In the late 1950s, one of the two lift bridges at Michigan Street became inoperable while the other was soon thereafter hit by a freighter, causing it to collapse. These fateful events left the Queen City without a direct route to prime land along Lake Erie. Last night, officials took a step to restoring a link to Buffalo’s Outer Harbor during a public scoping meeting for review and comments on proposed locations for a new bridge.
Plans have come and gone for decades, but recent events–a financing agreement for waterfront development through the New York Power Authority, state funding for a two-year Outer Harbor bridge study, and an application from local leaders for $90 million in federal stimulus dollars through a TIGER (Transportation Investment Generating Economic Recovery) Discretionary Grant–give new reason for hope.
More than 75 people attended the public scoping meeting at Buffalo Public School 95, Waterfront Elementary. The discussion was one of dozens that federal, state, and local officials have had with the public since the study began earlier this year.
Officials originally proposed four possible sites for bridges: Erie, Main, Michigan, and Ganson Streets. The options expanded to 12 possibilities through public input, including the building of a tunnel at Erie Street, or use of water ferries. Upon further discussion and study, officials have now whittled down the preferred options to two locations: Erie or Main Street. Both are the closest to Buffalo’s downtown core.
Steven Ranalli, senior project manager with the Erie Canal Harbor Development Corporation (ECHDC), said that if consensus builds for the two options, officials can then move ahead with heavy analysis of the sites next year.
“We want to make sure these choices are right,” he said. “We’re open to considering other alternatives, and need public input to make sure we haven’t missed anything.”
During the meeting, David Colligan, chairman of ECHDC’s Outer Harbor Development Committee, addressed the audience by saying the Outer Harbor represents Buffalo’s greatest economic development opportunity. “To my knowledge, this is the largest undeveloped waterfront parcel within an urban boundary,” he said. “We have a virtual clean slate from which to build, and we are seeking a shared community vision. Our goal is to complete the bridge construction in the next five years.”
The 1.5-mile Outer Harbor corridor includes more than 300 acres of developable land. Current bridge estimates place the cost around $63 million for an Erie Street bridge and $87 million for a Main Street bridge–the latter being more expensive due to a two-bridge structure that would cross Kelly Island.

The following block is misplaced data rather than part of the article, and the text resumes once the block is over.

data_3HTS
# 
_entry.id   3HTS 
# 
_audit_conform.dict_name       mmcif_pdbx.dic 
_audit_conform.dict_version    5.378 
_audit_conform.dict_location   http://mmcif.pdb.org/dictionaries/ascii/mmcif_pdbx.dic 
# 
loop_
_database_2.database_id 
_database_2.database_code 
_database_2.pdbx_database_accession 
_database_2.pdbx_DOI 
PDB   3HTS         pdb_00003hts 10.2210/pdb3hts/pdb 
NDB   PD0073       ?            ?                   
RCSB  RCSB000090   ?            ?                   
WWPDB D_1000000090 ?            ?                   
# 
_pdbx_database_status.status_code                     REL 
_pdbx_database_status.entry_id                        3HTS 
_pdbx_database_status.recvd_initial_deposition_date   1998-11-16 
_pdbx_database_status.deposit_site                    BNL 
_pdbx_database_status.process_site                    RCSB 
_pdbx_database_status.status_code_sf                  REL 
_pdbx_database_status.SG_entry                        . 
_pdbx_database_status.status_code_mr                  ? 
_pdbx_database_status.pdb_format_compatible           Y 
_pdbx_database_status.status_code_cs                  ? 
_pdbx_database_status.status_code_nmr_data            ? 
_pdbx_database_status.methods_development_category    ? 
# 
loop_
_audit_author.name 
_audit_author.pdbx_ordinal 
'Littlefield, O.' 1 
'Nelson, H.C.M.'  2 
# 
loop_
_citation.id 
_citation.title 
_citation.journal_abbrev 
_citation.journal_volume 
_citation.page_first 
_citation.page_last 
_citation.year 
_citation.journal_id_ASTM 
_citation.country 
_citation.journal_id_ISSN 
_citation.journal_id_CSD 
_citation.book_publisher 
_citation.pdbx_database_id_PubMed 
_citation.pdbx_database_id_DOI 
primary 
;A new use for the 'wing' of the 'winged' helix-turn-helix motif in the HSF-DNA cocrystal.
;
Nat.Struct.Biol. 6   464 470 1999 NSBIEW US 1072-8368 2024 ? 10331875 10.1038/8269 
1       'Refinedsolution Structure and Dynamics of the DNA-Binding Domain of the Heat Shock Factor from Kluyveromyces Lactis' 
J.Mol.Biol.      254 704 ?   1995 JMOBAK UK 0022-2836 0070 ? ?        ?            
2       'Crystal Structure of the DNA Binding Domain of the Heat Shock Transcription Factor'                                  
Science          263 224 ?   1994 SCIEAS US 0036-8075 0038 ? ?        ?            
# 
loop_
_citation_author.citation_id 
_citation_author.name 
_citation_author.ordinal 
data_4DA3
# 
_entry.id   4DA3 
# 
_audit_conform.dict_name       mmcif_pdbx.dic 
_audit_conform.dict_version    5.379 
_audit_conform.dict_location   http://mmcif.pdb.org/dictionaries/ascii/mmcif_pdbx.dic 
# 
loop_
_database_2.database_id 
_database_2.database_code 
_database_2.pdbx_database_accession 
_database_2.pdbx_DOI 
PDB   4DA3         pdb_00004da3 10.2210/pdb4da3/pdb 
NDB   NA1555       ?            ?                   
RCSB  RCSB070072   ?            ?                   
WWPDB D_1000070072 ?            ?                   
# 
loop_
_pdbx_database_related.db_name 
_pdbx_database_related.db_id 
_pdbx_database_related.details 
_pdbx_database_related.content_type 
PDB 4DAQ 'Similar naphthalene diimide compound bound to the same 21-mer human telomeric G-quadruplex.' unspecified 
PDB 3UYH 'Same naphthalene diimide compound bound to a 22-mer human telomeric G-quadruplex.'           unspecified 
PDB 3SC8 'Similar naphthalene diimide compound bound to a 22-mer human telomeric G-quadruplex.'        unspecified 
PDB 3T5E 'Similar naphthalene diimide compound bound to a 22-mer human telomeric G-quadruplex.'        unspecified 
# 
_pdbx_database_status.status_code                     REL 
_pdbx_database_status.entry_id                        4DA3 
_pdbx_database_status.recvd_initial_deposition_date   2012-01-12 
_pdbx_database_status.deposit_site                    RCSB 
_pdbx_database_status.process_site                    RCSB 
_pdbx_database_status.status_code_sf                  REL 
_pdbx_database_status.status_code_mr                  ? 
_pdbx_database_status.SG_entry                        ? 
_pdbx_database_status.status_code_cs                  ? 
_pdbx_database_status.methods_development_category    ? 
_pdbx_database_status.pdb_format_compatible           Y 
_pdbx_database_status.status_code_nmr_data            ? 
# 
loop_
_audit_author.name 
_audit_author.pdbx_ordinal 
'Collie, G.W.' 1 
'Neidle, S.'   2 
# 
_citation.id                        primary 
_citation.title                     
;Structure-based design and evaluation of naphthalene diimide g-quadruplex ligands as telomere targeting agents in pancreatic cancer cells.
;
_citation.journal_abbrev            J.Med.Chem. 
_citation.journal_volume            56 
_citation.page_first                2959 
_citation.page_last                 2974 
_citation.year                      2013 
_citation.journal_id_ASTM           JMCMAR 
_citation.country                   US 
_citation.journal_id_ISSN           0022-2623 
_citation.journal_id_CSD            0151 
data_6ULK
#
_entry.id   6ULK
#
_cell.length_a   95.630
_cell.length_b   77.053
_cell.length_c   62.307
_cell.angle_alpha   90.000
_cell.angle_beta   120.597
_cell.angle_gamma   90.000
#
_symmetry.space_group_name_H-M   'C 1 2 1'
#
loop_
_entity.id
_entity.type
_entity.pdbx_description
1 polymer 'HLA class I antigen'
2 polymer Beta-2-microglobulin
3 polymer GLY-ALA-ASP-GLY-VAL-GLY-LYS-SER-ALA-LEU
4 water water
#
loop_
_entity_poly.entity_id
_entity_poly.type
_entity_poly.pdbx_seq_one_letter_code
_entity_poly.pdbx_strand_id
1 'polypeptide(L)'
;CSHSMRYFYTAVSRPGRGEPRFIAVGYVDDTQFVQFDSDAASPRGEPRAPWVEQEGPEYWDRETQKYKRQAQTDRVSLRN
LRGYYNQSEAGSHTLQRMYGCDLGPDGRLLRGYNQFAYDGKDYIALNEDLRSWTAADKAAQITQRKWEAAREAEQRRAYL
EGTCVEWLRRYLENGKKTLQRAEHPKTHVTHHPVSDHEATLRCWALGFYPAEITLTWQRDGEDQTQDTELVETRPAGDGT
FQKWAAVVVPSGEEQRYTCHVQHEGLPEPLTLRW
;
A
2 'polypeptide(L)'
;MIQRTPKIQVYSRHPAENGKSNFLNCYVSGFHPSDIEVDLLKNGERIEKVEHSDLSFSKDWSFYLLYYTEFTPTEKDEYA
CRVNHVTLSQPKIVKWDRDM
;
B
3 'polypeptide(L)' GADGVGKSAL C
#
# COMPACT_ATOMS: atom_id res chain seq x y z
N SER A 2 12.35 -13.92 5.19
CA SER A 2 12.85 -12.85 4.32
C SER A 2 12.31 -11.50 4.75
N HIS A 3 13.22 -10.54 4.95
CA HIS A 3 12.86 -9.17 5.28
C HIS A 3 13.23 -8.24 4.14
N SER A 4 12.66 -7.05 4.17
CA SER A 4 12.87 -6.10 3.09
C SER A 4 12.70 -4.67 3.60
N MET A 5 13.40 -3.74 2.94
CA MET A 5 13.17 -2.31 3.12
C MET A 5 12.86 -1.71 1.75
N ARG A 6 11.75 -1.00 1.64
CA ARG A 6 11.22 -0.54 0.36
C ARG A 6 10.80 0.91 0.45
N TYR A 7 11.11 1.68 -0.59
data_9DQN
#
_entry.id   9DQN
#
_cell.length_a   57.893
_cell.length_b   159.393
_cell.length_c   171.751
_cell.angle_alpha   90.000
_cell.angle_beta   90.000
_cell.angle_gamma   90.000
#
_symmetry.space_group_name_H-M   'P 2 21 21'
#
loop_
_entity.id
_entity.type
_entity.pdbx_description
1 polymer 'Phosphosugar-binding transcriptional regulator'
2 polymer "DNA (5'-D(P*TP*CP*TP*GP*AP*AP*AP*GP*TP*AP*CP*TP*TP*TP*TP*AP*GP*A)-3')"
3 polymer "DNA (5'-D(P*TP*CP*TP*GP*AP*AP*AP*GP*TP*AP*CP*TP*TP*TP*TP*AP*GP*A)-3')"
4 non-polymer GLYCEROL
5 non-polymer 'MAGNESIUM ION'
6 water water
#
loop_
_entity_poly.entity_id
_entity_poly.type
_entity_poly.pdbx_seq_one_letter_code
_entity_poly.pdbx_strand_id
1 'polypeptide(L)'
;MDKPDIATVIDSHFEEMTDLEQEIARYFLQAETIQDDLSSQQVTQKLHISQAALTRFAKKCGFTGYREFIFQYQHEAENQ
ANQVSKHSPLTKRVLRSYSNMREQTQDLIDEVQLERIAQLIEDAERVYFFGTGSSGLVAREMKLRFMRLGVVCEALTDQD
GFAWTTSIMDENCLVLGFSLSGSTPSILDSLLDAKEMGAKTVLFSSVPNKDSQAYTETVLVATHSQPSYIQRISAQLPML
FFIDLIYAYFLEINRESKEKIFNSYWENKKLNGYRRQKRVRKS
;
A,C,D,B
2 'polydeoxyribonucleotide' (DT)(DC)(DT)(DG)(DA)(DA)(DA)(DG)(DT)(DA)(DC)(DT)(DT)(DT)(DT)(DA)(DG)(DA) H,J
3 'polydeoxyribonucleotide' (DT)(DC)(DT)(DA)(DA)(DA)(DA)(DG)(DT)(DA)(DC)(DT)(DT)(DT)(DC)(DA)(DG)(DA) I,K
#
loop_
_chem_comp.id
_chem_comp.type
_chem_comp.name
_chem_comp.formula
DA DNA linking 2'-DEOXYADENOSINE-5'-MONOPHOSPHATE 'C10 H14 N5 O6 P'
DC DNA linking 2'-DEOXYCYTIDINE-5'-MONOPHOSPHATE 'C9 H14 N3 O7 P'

“The planning is not a new idea,” Ranalli said. “We need to directly and efficiently connect to the land, but a new bridge needs to fit with the environment as well as the needs of the community.”
The draft scoping report is available online, as well as at the Buffalo and Erie County Library downtown, the New York State Department of Transportation (NYS DOT) office at 100 Seneca Street, and the ECHDC office at 95 Perry Street, Suite 500. Written comments must be sent to the ECHDC by 5PM on January 11th. Citizens are asked to monitor the project’s web site for further updates.
In narrowing the choices to two bridge locations, officials considered a variety of factors, including multimodal accessibility, cost, and interference with commercial shipping. Bridge height was an issue raised by New York State Assemblymember Sam Hoyt (D-144), the first to speak during the comment portion of the meeting. He expressed concern that the federally-mandated height clearance (100 feet) and the approach onto the bridge would create “walls,” and favored the Michigan Street location instead.
An attorney representing a Marine Drive apartment complex expressed anger over what he believed to be an exclusion of the complex’s 1,000 residents in the drafting stages of the environmental impact statement. He said he planned to take action with the ECHDC office.
More than 20 people commented in all, most being avid sailors or representatives of boat clubs. Many cautioned the officials to consider what would be on the other side of the bridge, such as businesses, residential areas, or parkland. Some expressed disapproval with the Erie and Main Street options, citing concerns such as traffic congestion, restriction to sailing, noise disturbance for waterfront residents, and a poor aesthetic fit to the existing land. Others expressed optimism and hoped that wherever the bridge will be located, it is constructed soon.
The ECHDC plans to complete a final scoping report next month, and they will follow up with additional public meetings before work on a comprehensive environmental impact statement (EIS).
Partnering agencies for the Buffalo Harbor Bridge Project include the ECHDC, NYS DOT, Federal Highway Administration, City of Buffalo, and consulting firm Parsons Brinckerhoff.
(Top Image: Steven Ranalli, ECHDC senior project manager, points out areas on an oversized map during a public scoping meeting for a new Buffalo harbor bridge on December 16 at Buffalo Public School 95, Waterfront Elementary.)